What is the Fermi Paradox?
The Fermi paradox relates to the presence of other intelligent life in the universe. Put simply, if there are billions upon billions of stars in the universe, and if a certain percentage of these stars should have planets that are suitable for developing intelligent life, then “Where is everybody?” The paradox is the difference between the overwhelming probabilistic evidence in favor of intelligent life developing and the complete absence of evidence that this is the case.
Propositions of the Fermi Paradox
- There are billions of sun-like stars in the Milky Way galaxy. Many of these are billions of years older than our own star.
- There is a high likelihood that many of these stars are orbited by earth-like planets. Thus, it stands to reason that at least some of these planets have developed intelligent life.
- Since the life on our planet is seeking to develop interstellar travel, it’s likely that some of these other planets have developed civilizations capable of interstellar travel.
- Even if interstellar travel is limited by the speed of light, then our galaxy could be traversed and colonized within a few millions of years.
While some millions of years may seem like a huge amount of time, it’s not all that long on a geological scale, much less a cosmic scale. So, with billions of years to develop and millions to travel the galaxy, we should be able to see some sign of other life in the galaxy.
Mathematics of the Fermi Paradox
The mathematics go as such: Our galaxy alone holds between 100 and 400 billion stars. And our galaxy isn’t the only one in the universe. In fact, there are estimated to be as many galaxies in the universe as there are stars in our own galaxy. It must be remembered that much of this is estimated based on what we can see of the universe around us. However, this would amount to at least 1022 sun-like stars with the potential of life-bearing planets.
Scientists believe that life can only develop in the “Goldilocks region.” This is a habitable zone far enough from the sun to prevent complete burn off and close enough to prevent a complete freeze. That’s why it’s called the Goldilocks zone – it’s neither too hot nor too cold. Water, the most essential component for life, will be able to exist in liquid form on these planets. It’s estimated that from 22-50% of all sun-like stars will have planets orbiting them in this region. This means that about 1% of all stars in the universe should have earth-like planets orbiting them.
1% doesn’t sound like a lot, but on a cosmic scale it comes to 100 billion billion planets. 1020 earth-like planets with the potential of developing life. Add to that the estimate that only 1% of these planets are likely to develop intelligent life capable of creating technology to traverse the stars. We’re still left with 1018 potential forms of intelligent life roaming the universe. That’s billions upon billions of civilizations that we’ve seen no sign of in all the time that we’ve been scouring the stars.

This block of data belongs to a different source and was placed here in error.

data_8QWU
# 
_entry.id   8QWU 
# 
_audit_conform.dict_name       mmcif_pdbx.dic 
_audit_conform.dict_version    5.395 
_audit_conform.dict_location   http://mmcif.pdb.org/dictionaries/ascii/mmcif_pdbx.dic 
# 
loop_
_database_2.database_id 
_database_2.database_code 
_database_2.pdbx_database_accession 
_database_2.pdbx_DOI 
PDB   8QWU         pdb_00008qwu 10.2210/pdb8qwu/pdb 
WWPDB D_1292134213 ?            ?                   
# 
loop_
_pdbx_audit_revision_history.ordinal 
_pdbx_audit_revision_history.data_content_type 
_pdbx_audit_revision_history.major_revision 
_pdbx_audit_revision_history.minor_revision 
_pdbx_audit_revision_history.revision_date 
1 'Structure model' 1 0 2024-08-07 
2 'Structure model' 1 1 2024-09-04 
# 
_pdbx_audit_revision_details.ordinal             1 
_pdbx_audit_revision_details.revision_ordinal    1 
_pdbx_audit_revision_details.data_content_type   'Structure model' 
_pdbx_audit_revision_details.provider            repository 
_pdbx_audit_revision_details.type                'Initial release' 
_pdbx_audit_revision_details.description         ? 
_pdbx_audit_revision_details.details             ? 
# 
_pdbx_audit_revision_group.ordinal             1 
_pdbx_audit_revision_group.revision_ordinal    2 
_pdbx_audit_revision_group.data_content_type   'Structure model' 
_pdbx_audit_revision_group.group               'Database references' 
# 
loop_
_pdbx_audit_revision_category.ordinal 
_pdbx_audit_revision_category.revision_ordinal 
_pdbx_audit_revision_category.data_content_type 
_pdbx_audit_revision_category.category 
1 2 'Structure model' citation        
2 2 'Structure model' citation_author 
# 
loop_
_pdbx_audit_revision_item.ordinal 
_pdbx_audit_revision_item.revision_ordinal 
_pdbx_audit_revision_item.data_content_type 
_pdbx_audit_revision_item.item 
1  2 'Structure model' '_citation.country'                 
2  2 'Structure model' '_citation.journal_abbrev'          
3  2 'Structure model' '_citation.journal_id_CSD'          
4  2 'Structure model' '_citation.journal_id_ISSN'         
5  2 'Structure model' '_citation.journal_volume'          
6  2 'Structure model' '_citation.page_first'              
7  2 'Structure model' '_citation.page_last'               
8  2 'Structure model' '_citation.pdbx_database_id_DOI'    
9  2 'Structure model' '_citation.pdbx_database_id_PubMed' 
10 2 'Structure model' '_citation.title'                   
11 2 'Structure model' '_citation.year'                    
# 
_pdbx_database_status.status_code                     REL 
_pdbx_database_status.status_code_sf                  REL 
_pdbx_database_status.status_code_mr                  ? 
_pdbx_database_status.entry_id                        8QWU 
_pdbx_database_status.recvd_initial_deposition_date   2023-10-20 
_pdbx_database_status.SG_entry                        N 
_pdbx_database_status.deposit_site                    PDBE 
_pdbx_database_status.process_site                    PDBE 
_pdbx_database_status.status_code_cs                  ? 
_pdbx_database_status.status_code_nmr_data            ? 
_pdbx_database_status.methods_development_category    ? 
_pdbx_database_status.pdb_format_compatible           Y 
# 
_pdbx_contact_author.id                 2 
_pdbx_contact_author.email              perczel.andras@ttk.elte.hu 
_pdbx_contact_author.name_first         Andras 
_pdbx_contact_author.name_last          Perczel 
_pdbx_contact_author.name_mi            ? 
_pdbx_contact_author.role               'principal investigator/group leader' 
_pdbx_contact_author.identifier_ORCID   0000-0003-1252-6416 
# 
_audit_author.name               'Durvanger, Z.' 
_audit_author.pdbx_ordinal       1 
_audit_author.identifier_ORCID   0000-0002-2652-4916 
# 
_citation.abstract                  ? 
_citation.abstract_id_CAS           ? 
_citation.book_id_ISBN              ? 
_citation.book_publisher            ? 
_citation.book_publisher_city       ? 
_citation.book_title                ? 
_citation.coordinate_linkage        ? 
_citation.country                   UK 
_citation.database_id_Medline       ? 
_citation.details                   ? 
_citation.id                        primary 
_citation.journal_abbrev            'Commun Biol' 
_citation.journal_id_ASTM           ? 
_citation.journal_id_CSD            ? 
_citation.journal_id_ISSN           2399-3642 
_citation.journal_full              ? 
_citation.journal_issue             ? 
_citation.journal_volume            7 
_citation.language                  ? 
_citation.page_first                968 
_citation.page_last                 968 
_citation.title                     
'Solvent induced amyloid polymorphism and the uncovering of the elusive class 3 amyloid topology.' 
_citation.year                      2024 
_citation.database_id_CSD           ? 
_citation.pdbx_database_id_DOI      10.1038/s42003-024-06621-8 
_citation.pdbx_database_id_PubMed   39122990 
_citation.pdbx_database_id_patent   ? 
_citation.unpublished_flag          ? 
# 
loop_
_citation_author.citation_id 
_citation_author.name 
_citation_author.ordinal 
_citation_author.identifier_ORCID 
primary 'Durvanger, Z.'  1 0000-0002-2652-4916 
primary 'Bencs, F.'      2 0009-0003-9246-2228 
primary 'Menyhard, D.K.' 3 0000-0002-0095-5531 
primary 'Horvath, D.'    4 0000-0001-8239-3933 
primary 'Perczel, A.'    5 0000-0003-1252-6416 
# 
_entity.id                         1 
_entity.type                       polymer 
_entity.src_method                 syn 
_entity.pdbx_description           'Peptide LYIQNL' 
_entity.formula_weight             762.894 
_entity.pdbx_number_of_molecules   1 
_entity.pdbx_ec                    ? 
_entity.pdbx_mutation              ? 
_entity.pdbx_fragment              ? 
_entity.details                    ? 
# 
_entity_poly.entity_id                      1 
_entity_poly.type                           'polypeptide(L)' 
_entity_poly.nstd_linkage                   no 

Intergalactic travel might pose more than a few challenges to travel, so it’s helpful to shrink the scale and consider this galaxy alone. And, considering only the Milky Way galaxy, this leaves us with about a billion earth-like planets. Considering the percentages laid out above, this leaves us with 100,000 other potential space-faring life forms. Plus, a good many of the other suns and earth-like planets in our galaxy are far older than our own. With this in mind, it’s likely that civilizations developed on these planets will be far in advance of our own. This means that at least some of them should be travelling the galaxy and open to observation.
There’s no real way to estimate how many of these planets might develop intelligent life, and thus how many of those planets might develop an intelligence capable of spanning the stars. However, the conservative estimates still leave us with such an astronomical number that it bears the question, “How come none of them have been detected yet?” Why have we seen absolutely zero evidence of any intelligent life in the universe except for ourselves? In the words of Carl Sagan, “If we are alone in the universe, then it is an awful waste of space.”
History of the Fermi Paradox
The name of the Fermi Paradox is the result of a lunch conversation held at the Los Alamos National Laboratory in 1950. The members included Enrico Fermi, Herbert York, Edward Teller, and Emil Konopinski. All of them were astrophysicists at the laboratory, and the discussion was about the presence of extraterrestrial life in the universe. However, the discussion had ranged on to different topics until the point that Fermi suddenly asked, “Where is everybody?” Bringing the subject back to extraterrestrial life, he followed the question with some calculations like those described above. His conclusion was that, given the probabilities, we should have seen extraterrestrial visitors often and long before then.
The Drake Equation
The Drake Equation is closely associated with the Fermi Paradox. Postulated in 1961 by Frank Drake, this is an equation that evaluates the potential for alien life based on several factors. These factors include:
- Galactic rate of the formation of stars,
- The percentage of those stars that are sun-like or capable of bearing habitable planets,
- The average number of habitable planets per star,
- The percentage of those likely to develop life,
- The percentage of those with life likely to develop intelligence,
- The percentage of planets with intelligence likely to develop technology capable of interstellar communication,
- And, the length of time that these civilizations will be able to be detected.
Multiply these factors together, and you’ll get the number of civilizations that we are likely to be able to perceive in our own galaxy. This equation applies only to those civilizations within the Milky Way, as signals from other galaxies will be too far away for us to perceive. Plus, the last four terms are entirely based in conjecture. We can theoretically assume the percentages based on what we now know of the world. However, given the amount of conjecture involved in the calculation, the numbers are nothing more than presupposition.
The Great Filter